The last time we squirmed and clutched our abs while hate-reading the most recent, loin-searing adventures of the abusive, bone-sucking creep show that is Armie Hammer, he was losing more acting jobs than Lindsay Lohan during her “steal sparkly shit and slap a bitch” phases. That’s a tough act to follow, but those two pillars of polite society also have something else in common, and no, it’s not an STD (that we know of, but the day is young). Both Armie and LiLo have been in recent headlines for their connections to NFTs, or non-fungible tokens.
NFTs are in the news a lot lately, and while some of us just get jaded visions of money laundering when the subject comes up, others like artist Julia Morrison seize the day and claim to try to steer the technology into something nobler and cause-oriented and to explore its function as an authentication tool, and not just a quick way to separate a fool and their money (that comes later).
The Daily Beast reports:
Brooklyn-based artist and writer Julia Morrison is behind the project and will be selling two NFT pieces on Foundation, complete with a physical lightbox of the exchanges. Titled “Armie DM TMI NFT: Dibs on Ribs” and “Armie DM TMI NFT: Caligula Triptych,” both conversations took place last year, months before Hammer’s fall from grace.
Much like everyone else, Morrison told The Daily Beast that she was “addicted” to the news about Hammer, constantly reading the articles and comments. Despite hundreds of screenshots posted by House of Effie, who came forward last month to accuse Hammer of violently raping her, and his former girlfriends Paige Lorenze and Courtney Vucekovich publicly sharing their stories of trauma, the women were repeatedly doubted and asked to prove their experiences were true.
Julia explained that she was sick of people not believing women and that it was triggering to read comments online that claimed the women who had come forward were making it up. “When I saw the House of Effie girl’s press conference, I cried.”
“I started looking into what the hell an NFT was and once I learned that it was a way to authenticate something, I said I want to make artwork out of my text messages with Armie Hammer,” Morrison explained. “The NFT is the new notary. What I’ve done is, anyone who questions the authenticity of these exchanges, I have now created light boxes with them, and I minted them as NFTs in order to say that these things are authentic and real. It’s like a checkmate.”
Hammer had first reached out to Morrison back in 2017, noting he was a big fan of her photo series “For Arabella” and wanted to know if there was a place in Los Angeles that he could see them. But she didn’t see his message until March of 2020 when a friend pointed out he was following her, leading her to strike up a conversation.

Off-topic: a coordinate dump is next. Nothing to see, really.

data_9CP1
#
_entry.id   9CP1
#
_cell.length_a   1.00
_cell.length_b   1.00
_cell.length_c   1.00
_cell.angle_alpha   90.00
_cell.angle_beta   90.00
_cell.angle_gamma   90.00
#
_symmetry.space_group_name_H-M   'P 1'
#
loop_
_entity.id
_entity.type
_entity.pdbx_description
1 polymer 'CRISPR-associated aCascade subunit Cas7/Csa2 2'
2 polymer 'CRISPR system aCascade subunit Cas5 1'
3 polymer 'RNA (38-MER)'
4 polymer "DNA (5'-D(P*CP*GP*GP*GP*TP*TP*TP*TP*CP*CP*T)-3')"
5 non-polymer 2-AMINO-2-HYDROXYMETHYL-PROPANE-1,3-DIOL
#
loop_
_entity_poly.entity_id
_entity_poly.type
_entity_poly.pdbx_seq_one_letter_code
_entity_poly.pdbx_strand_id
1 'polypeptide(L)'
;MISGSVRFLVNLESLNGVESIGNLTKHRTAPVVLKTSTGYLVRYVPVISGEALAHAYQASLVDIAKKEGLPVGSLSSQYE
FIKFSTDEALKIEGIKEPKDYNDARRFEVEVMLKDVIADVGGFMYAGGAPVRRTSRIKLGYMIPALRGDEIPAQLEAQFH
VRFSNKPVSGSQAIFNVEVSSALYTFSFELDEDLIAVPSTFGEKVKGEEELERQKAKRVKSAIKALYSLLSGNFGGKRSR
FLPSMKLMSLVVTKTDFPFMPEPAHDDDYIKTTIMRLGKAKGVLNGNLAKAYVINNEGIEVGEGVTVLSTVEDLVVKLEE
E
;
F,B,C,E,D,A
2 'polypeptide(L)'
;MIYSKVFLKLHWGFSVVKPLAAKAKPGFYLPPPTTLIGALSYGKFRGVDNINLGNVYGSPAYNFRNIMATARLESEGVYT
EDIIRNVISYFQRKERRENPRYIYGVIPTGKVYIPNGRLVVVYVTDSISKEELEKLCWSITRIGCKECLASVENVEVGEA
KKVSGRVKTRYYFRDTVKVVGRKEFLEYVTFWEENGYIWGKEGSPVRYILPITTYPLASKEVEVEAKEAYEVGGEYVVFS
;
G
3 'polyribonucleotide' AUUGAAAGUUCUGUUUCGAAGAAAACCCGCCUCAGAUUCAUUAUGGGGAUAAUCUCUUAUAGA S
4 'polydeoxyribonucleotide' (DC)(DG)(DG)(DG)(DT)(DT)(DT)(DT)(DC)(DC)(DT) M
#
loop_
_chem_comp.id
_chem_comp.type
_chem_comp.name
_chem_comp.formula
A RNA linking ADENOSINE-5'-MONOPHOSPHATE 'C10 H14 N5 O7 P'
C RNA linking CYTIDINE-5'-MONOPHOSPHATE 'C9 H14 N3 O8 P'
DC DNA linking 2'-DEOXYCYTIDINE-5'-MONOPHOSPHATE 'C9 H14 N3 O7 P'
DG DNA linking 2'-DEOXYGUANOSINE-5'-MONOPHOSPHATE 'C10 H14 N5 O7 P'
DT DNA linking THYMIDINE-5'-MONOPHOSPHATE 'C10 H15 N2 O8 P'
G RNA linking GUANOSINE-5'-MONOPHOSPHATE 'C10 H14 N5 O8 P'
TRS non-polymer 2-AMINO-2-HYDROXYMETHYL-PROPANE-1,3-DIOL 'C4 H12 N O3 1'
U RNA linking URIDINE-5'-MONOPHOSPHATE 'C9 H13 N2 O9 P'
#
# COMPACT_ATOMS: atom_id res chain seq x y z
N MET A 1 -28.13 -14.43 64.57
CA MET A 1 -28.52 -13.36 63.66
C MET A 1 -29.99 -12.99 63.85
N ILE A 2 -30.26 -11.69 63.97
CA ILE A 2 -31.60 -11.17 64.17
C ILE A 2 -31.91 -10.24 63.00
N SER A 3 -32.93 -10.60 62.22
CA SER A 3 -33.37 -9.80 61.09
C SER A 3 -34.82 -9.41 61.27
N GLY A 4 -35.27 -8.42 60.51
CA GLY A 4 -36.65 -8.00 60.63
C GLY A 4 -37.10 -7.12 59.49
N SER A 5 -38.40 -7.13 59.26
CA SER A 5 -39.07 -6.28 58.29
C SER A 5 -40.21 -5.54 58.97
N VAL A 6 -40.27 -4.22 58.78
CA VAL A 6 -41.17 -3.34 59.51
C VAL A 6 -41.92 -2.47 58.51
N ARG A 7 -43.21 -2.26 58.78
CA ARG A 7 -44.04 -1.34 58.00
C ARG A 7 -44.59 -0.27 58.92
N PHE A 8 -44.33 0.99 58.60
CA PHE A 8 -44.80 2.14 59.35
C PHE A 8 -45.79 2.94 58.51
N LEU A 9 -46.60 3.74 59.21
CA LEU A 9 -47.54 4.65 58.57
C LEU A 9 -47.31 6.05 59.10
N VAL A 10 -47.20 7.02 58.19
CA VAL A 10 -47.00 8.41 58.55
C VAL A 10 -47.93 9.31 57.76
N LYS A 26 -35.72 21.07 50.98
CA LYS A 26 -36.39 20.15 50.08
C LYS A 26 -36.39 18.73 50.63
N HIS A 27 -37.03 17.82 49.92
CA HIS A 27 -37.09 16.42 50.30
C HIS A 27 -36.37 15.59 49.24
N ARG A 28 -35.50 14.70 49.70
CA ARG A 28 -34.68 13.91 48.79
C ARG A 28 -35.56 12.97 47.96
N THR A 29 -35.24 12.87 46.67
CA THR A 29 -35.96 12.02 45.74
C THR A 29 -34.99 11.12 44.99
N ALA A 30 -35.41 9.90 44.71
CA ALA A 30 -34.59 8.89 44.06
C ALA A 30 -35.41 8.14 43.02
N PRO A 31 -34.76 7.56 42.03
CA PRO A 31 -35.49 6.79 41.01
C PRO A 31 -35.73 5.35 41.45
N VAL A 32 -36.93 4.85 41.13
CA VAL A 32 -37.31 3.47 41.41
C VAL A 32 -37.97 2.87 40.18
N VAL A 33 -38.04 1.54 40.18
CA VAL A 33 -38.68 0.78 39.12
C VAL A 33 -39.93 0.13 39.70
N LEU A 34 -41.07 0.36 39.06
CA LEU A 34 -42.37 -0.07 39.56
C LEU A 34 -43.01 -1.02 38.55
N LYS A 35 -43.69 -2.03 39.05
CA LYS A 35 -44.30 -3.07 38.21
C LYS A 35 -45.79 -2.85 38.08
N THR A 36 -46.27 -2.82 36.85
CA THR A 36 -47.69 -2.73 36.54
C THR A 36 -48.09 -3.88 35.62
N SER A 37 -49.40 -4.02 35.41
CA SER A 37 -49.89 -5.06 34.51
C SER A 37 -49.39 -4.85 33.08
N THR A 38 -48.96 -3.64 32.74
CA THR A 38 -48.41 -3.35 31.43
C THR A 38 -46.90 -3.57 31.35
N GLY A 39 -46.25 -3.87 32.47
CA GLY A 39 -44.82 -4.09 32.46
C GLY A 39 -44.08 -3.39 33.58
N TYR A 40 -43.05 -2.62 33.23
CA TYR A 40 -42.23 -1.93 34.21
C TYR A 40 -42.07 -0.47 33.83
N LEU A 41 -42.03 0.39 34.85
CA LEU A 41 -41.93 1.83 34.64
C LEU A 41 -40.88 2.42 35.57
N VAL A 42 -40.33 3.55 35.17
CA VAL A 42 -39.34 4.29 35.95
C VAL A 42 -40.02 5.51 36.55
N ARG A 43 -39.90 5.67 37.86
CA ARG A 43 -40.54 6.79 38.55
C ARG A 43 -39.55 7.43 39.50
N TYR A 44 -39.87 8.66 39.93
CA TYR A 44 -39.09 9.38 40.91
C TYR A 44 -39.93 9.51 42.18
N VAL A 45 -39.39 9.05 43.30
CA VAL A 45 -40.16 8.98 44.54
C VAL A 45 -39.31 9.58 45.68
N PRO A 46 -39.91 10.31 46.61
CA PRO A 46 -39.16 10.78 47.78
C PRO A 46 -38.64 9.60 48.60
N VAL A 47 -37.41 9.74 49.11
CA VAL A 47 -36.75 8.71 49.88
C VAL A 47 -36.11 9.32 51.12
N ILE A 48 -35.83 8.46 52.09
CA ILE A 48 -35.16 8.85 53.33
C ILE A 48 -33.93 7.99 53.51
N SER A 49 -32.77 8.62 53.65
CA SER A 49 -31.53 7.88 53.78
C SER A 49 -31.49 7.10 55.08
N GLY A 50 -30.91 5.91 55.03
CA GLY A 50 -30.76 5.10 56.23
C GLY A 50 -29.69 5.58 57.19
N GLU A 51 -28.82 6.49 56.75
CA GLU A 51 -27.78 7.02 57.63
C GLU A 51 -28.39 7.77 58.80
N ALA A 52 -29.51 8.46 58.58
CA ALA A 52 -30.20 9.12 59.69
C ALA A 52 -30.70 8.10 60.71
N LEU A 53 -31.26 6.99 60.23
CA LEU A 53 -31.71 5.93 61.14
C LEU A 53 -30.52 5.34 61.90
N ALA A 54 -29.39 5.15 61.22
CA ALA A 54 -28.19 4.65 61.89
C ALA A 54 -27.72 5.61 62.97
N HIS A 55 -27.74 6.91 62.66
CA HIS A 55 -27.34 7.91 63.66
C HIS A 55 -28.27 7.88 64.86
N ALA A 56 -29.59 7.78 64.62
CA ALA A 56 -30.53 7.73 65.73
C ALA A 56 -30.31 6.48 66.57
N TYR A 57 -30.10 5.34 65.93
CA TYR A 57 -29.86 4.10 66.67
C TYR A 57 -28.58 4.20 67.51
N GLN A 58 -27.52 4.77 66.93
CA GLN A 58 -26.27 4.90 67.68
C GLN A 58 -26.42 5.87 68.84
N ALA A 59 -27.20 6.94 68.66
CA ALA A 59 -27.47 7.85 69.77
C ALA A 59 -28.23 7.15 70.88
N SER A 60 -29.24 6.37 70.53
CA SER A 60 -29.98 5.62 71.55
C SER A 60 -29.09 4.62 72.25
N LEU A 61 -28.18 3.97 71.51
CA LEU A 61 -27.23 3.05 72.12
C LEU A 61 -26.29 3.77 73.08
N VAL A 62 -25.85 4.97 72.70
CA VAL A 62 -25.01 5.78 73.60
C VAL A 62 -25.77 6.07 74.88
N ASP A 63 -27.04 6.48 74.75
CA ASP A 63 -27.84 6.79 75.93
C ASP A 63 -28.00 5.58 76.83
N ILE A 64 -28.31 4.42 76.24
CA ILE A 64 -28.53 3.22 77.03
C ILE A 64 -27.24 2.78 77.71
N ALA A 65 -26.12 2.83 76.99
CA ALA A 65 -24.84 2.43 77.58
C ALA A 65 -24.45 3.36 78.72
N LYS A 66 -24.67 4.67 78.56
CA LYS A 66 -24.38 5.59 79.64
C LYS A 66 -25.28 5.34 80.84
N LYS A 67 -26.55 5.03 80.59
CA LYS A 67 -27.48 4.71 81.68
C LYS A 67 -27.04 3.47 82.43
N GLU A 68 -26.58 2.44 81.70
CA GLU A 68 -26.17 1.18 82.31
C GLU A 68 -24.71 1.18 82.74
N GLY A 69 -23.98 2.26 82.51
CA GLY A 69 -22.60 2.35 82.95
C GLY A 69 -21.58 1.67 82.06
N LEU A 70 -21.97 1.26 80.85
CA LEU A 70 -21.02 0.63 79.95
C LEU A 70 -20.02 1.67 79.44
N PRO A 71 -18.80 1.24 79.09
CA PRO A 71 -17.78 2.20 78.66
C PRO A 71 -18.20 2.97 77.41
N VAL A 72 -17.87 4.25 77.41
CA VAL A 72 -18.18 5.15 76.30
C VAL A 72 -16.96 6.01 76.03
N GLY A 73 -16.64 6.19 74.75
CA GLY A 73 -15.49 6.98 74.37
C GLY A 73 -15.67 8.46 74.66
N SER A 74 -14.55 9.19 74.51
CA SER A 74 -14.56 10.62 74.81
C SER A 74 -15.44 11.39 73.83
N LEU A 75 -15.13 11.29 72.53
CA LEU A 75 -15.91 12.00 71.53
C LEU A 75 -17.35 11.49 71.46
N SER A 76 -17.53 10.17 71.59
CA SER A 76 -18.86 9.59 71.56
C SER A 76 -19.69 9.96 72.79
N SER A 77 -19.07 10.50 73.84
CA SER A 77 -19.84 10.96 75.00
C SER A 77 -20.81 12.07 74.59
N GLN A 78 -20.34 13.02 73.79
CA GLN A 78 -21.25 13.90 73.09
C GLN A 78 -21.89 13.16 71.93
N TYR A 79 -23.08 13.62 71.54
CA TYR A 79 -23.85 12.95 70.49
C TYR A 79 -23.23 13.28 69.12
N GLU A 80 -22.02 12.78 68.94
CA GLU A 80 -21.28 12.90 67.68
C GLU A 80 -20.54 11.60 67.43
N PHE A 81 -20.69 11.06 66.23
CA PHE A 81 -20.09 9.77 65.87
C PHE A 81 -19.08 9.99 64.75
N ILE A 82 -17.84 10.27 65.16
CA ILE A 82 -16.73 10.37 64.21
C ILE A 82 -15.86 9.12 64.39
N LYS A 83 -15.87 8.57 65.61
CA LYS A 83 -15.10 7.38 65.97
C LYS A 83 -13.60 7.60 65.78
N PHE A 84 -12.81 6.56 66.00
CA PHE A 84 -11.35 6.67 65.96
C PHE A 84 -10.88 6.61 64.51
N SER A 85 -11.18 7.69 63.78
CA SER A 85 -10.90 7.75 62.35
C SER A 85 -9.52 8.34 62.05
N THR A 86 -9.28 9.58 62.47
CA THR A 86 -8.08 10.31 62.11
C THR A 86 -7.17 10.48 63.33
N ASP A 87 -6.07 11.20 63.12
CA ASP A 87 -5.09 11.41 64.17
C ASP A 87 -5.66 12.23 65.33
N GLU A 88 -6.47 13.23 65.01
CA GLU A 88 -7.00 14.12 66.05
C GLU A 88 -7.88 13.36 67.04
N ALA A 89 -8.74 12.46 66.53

Break out the bibs and BBQ sauce if you haven’t already. Here is the conversation between Julia and Armie:
thank you to the legendary Anthony Haden-Guest for taking an interest in my latest artwork @HadenGuest @whitehotmag #nft #nftart #metoo https://t.co/D0kg2aYbe0
— Julia Morrison (@jellymorrison) April 20, 2021
This took place before all the Fall of the House of Armie cannibal fuckery hit the news, and the two had never met in person before sharing this provocative exchange. One Twitter user raises the following concerns:
I’m disturbed this artist is classifying a private DM between her and a celebrity she never met as #metoo this is so wrong https://t.co/IMckJ0WJyn
— Alachia (@alachia) April 21, 2021
The Daily Beast again:
“There’s not a single word that’s been exchanged that’s been deleted,” she added. “These are authentic real exchanges and by creating artworks out of them and using the NFT process, I’m putting them on the blockchain forever and ever to cement them as a token of the times we are living in.”
Whether Julia is wrongfully hijacking #metoo for her own personal monetary gain and career visibility here is up for debate (and she states that a portion of the profits will go towards a charitable cause), but her entry into the world of NFTs with this conversation-as-evidence and support of the women who have made the rape and abuse allegations is an intriguing one, and it remains to be seen where it may lead and who else might steer NFTs into other unexpected directions that might be slightly less of an eye-roll than Paris Hilton’s token entry into this realm.
In the meantime, you just know that Armie and his dead-eyed stare are probably spending their weekend trying to figure out how to turn his prized VHS copy of Caligula into an NFT.